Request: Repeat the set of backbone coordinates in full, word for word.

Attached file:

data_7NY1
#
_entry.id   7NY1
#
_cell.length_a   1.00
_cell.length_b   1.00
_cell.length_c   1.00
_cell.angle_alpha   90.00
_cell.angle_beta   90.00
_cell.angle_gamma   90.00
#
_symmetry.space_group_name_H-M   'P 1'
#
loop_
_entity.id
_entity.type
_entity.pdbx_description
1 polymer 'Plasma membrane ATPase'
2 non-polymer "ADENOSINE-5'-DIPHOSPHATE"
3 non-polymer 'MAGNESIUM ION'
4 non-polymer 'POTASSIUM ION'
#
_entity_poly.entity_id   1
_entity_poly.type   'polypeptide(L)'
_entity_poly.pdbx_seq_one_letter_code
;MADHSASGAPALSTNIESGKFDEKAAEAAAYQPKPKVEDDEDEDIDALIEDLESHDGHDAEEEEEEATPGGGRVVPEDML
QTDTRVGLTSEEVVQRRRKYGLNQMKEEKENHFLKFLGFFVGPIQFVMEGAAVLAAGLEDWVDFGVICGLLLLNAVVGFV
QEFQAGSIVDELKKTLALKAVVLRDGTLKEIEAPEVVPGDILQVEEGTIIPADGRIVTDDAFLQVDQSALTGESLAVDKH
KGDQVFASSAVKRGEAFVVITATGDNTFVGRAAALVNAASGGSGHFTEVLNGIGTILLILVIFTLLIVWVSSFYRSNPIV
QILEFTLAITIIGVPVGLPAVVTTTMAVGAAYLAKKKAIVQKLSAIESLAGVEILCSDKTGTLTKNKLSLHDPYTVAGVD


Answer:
data_7NY1
#
_entry.id   7NY1
#
_cell.length_a   1.00
_cell.length_b   1.00
_cell.length_c   1.00
_cell.angle_alpha   90.00
_cell.angle_beta   90.00
_cell.angle_gamma   90.00
#
_symmetry.space_group_name_H-M   'P 1'
#
loop_
_entity.id
_entity.type
_entity.pdbx_description
1 polymer 'Plasma membrane ATPase'
2 non-polymer "ADENOSINE-5'-DIPHOSPHATE"
3 non-polymer 'MAGNESIUM ION'
4 non-polymer 'POTASSIUM ION'
#
_entity_poly.entity_id   1
_entity_poly.type   'polypeptide(L)'
_entity_poly.pdbx_seq_one_letter_code
;MADHSASGAPALSTNIESGKFDEKAAEAAAYQPKPKVEDDEDEDIDALIEDLESHDGHDAEEEEEEATPGGGRVVPEDML
QTDTRVGLTSEEVVQRRRKYGLNQMKEEKENHFLKFLGFFVGPIQFVMEGAAVLAAGLEDWVDFGVICGLLLLNAVVGFV
QEFQAGSIVDELKKTLALKAVVLRDGTLKEIEAPEVVPGDILQVEEGTIIPADGRIVTDDAFLQVDQSALTGESLAVDKH
KGDQVFASSAVKRGEAFVVITATGDNTFVGRAAALVNAASGGSGHFTEVLNGIGTILLILVIFTLLIVWVSSFYRSNPIV
QILEFTLAITIIGVPVGLPAVVTTTMAVGAAYLAKKKAIVQKLSAIESLAGVEILCSDKTGTLTKNKLSLHDPYTVAGVD